The Federal Aviation Administration published a pamphlet detailing a phenomenon they called “Spatial Disorientation.” A pilot suffering from spatial disorientation can easily lose track of where they are, where they are headed, and often cannot even tell if the plane they are flying is right-side-up or upside-down.
As part of their study, the FAA released these statistics: “Five to ten percent of all general aviation accidents can be attributed to spatial disorientation, and 90 percent of these accidents are fatal.”
You may remember the tragic crash that killed John F. Kennedy Jr. in 1999; the investigation of that fateful evening flight, shrouded in fog, concluded that Kennedy was likely suffering from spatial disorientation when his plane crashed into the ocean.
The FAA reports that the best way to combat spatial disorientation during a flight is to “have confidence in your instruments and ignore all conflicting signals your body gives you.”
For the Christian, navigating the course of life can often feel like we’re flying in the dark, producing what I like to call spiritual disorientation. When our path is foggy and dark, when it seems like God is silent or absent, our spiritual senses can become disoriented.
There was a time in King David’s life—before he was king—when he suffered from spiritual disorientation in his walk with God. Without any counsel from others and without seeking the Lord, David made a rash and foolish decision. He took the sword he used to kill Goliath and went to Gath, the capital city of Goliath’s people: the Philistines. When the Philistines tried to kill David, he pretended to be an insane person, wandering the streets drooling on his beard. The bewildered king of Gath let David go unharmed.
David lost his equilibrium; he ignored the instrument panel of God’s promises and tried to do things his own way. Without knowing it, he was spiraling downward toward a fatal crash.
So, what’s the instrument panel given to us by the Lord, which keeps us right-side-up and on course?
FIRST, GOD’S WORD GUIDES US IN TIMES OF TROUBLE.
In Psalm 56, David writes, “In God, whose word I praise, in God I trust; I shall not be afraid” (verse 4).
Remember, David did not have the complete Word from God as we do today. David only had at his disposal the early books of the Bible—the first five books of the law. He had no doubt memorized much of it as a boy, as part of Jewish customs.
David didn’t have all the promises of God revealed through the prophets and he certainly didn’t have the four historical accounts of the Messiah we call the Gospels. Nor did he have the completed revelation of God’s plan for eternity in the book of Revelation.
But David had enough of God’s word to stay on course. Using only Genesis, Exodus, Leviticus, Numbers, and Deuteronomy, David understood the power and grace and justice and holiness and atonement and love of God for His people; and he trusted in that.
When the lights go out and you can’t tell north from south, the revealed Word of God becomes especially critical—the lamp and the light for navigating a dark and treacherous path.
SECONDLY, GOD’S PRESENCE GUIDES US EVERY STEP OF OUR JOURNEY.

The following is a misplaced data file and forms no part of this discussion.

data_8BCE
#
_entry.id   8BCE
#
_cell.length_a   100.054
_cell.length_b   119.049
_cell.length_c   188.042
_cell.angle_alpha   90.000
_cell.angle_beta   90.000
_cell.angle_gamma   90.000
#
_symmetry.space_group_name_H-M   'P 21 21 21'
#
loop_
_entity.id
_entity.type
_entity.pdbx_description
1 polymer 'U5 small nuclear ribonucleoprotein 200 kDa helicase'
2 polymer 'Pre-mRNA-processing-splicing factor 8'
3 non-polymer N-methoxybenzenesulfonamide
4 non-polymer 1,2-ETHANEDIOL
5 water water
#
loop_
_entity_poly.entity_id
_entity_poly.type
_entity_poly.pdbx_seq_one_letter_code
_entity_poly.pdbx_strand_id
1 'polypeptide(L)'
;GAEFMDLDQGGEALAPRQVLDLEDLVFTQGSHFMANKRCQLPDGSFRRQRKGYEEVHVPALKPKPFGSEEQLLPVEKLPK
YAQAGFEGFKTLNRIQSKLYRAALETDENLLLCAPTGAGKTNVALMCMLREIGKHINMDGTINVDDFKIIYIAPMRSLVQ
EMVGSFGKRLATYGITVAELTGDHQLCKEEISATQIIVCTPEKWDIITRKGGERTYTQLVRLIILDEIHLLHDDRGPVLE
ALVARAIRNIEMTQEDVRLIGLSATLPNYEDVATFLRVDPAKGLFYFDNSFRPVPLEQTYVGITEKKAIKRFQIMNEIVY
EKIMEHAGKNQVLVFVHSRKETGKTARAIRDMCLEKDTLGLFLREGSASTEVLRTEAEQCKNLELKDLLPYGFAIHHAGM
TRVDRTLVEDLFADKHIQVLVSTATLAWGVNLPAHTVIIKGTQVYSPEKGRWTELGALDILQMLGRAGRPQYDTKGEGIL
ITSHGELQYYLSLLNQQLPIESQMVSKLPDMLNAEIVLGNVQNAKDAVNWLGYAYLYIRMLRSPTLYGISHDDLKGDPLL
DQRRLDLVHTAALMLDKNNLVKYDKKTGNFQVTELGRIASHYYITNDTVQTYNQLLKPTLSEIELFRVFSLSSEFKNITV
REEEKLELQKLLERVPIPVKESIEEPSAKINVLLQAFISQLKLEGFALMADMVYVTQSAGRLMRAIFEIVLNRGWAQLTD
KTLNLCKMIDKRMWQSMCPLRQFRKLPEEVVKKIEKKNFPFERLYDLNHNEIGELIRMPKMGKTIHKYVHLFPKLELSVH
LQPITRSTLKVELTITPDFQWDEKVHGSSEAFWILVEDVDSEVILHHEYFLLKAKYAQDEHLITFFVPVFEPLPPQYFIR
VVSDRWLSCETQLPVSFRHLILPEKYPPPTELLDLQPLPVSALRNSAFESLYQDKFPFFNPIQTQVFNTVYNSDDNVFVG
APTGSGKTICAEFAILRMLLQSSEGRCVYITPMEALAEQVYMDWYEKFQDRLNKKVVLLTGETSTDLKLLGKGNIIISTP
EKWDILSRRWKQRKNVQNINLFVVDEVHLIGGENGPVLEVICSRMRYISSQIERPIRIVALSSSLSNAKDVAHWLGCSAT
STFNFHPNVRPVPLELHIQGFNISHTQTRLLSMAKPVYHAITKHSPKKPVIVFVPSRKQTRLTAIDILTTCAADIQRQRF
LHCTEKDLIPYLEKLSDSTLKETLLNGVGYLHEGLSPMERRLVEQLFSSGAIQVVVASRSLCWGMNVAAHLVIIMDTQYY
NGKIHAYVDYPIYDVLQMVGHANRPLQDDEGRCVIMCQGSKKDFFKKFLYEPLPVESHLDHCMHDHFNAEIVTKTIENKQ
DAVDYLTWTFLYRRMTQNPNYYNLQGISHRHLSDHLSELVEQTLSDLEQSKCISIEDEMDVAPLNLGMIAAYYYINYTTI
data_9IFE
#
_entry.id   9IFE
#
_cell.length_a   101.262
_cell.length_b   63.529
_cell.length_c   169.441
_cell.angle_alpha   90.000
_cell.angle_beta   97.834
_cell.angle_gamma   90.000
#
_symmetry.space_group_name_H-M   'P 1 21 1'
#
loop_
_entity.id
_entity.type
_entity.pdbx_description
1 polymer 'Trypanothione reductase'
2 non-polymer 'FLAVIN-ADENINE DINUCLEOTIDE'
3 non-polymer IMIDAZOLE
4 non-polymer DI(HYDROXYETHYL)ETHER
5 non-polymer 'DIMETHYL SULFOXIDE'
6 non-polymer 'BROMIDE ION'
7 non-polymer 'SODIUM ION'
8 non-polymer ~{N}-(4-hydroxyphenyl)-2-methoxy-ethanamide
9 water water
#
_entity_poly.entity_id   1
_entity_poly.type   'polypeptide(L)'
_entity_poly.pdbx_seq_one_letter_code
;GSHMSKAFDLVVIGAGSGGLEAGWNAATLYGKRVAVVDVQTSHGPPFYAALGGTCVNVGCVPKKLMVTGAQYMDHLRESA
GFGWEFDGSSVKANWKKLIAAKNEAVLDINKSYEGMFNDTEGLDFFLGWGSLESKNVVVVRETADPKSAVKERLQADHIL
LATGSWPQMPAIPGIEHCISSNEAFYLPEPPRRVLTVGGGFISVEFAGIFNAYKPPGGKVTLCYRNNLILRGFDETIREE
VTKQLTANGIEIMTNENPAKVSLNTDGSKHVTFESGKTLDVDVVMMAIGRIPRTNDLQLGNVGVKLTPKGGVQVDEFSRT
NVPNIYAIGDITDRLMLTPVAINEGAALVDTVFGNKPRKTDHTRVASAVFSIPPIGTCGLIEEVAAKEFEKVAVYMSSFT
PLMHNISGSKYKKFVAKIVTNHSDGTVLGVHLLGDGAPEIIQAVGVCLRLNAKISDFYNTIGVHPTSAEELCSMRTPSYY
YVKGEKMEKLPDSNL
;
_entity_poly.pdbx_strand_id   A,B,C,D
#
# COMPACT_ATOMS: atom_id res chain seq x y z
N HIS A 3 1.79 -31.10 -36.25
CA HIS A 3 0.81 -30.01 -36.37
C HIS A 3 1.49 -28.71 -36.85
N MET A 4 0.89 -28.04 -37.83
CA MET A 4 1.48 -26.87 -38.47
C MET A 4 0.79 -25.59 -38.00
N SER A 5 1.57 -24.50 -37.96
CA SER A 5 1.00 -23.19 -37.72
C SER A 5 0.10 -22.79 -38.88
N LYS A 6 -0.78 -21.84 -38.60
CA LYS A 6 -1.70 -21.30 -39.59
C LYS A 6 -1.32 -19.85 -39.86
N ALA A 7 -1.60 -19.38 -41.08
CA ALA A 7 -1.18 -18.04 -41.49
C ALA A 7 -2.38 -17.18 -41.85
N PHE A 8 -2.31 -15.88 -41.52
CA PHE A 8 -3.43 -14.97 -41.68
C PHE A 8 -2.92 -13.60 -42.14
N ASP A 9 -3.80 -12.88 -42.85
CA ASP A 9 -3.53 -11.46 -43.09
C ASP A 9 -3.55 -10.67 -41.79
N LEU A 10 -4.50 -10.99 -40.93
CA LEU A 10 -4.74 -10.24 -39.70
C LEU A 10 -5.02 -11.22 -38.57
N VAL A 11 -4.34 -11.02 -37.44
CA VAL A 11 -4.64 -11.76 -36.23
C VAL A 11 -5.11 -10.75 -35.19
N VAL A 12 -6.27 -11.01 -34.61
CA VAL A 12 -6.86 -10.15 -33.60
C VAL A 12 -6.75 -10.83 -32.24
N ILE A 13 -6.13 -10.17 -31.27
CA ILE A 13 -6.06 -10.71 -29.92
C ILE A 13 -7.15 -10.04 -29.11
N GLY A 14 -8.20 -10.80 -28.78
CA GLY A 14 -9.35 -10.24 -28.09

David continues, “You have kept count of my tossings; put my tears in your bottle. Are they not in your book?” (verse 8). Tossing can be translated “wandering” in this text. This language refers to someone who detours from the path, as you may have done while on a hiking trip. When someone is lost, we may use the saying “they wandered off the beaten path.” And that’s the idea here in this text.
But here’s the encouraging truth: even when we wander off the beaten path, God hasn’t lost track of us.
I think of Jonah, who tried to run away from God, but soon realized that no matter how far he ran, he never disappeared from God’s omniscient radar.
Let me reassure you: God knows everything about your wanderings, your distractions, and your weaknesses. Even when you disobey Him, when you wander from His commands, He never loses sight of you or removes you from His gracious plan.
Not only that, God is attentive to every tear you shed. In the ancient world, Roman citizens owned bottles for collecting their tears during times of sorrow. These little bottles would become remembrances of times of grief, a visual way to remember a lost loved one or an especially painful circumstance.
David encourages us to know that God has a tear bottle for our grief. He is so deeply interested in our trials, our sorrows, and our cares that He keeps them forever in His mind. The apostle Peter encourages the believer to “cast all your anxieties on Him, because He cares for you” (I Peter 5:7).
In summary, the instrument panel to guide us through dark times is God’s Word and God’s presence. When we’re confused by our own lack of spiritual discernment, God’s Word remains constant and faithful.
When you are afraid, confused, or lost, God’s faithful presence provides encouragement as we’re reminded of His personal care for us.
John Rippon paraphrased God’s promise when he wrote his famous hymn which included these verses:
Fear not, I am with thee, O be not dismayed,
For I am thy God, I will still give
I’ll strengthen thee, help thee, and cause thee to stand,
Upheld by my gracious omnipotent hand.
When through fiery trials, thy pathway shall lie
My grace all sufficient shall be thy supply;
The flame shall not hurt thee, I only design,
Thy dross to consume and thy gold to refine.
That soul that on Jesus hath leaned for repose,
I will not, I will not desert to his foes;
That soul, tho all Hell should endeavor to shake,
I’ll never – no never – no never forsake.